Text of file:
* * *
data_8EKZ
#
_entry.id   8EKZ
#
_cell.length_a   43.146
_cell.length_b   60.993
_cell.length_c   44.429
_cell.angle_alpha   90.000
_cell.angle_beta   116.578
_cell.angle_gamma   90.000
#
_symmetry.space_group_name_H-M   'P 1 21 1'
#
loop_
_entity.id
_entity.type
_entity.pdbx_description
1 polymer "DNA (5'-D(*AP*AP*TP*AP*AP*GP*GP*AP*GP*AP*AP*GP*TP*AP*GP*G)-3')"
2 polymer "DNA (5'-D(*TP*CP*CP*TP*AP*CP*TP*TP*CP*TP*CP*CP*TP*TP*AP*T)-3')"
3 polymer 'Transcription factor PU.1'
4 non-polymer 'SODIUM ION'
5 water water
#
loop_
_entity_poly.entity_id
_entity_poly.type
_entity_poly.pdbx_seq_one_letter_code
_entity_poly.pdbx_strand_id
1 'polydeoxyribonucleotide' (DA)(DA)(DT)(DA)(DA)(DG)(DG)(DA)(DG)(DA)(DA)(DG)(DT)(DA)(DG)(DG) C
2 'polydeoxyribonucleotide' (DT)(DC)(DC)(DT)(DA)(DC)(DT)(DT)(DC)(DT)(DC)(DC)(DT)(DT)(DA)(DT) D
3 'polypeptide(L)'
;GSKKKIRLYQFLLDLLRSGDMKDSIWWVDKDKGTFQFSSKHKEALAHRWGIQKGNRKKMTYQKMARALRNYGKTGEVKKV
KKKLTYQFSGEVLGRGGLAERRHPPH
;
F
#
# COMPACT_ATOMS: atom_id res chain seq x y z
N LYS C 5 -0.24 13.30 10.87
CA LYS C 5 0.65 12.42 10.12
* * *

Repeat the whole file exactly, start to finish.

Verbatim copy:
data_8EKZ
#
_entry.id   8EKZ
#
_cell.length_a   43.146
_cell.length_b   60.993
_cell.length_c   44.429
_cell.angle_alpha   90.000
_cell.angle_beta   116.578
_cell.angle_gamma   90.000
#
_symmetry.space_group_name_H-M   'P 1 21 1'
#
loop_
_entity.id
_entity.type
_entity.pdbx_description
1 polymer "DNA (5'-D(*AP*AP*TP*AP*AP*GP*GP*AP*GP*AP*AP*GP*TP*AP*GP*G)-3')"
2 polymer "DNA (5'-D(*TP*CP*CP*TP*AP*CP*TP*TP*CP*TP*CP*CP*TP*TP*AP*T)-3')"
3 polymer 'Transcription factor PU.1'
4 non-polymer 'SODIUM ION'
5 water water
#
loop_
_entity_poly.entity_id
_entity_poly.type
_entity_poly.pdbx_seq_one_letter_code
_entity_poly.pdbx_strand_id
1 'polydeoxyribonucleotide' (DA)(DA)(DT)(DA)(DA)(DG)(DG)(DA)(DG)(DA)(DA)(DG)(DT)(DA)(DG)(DG) C
2 'polydeoxyribonucleotide' (DT)(DC)(DC)(DT)(DA)(DC)(DT)(DT)(DC)(DT)(DC)(DC)(DT)(DT)(DA)(DT) D
3 'polypeptide(L)'
;GSKKKIRLYQFLLDLLRSGDMKDSIWWVDKDKGTFQFSSKHKEALAHRWGIQKGNRKKMTYQKMARALRNYGKTGEVKKV
KKKLTYQFSGEVLGRGGLAERRHPPH
;
F
#
# COMPACT_ATOMS: atom_id res chain seq x y z
N LYS C 5 -0.24 13.30 10.87
CA LYS C 5 0.65 12.42 10.12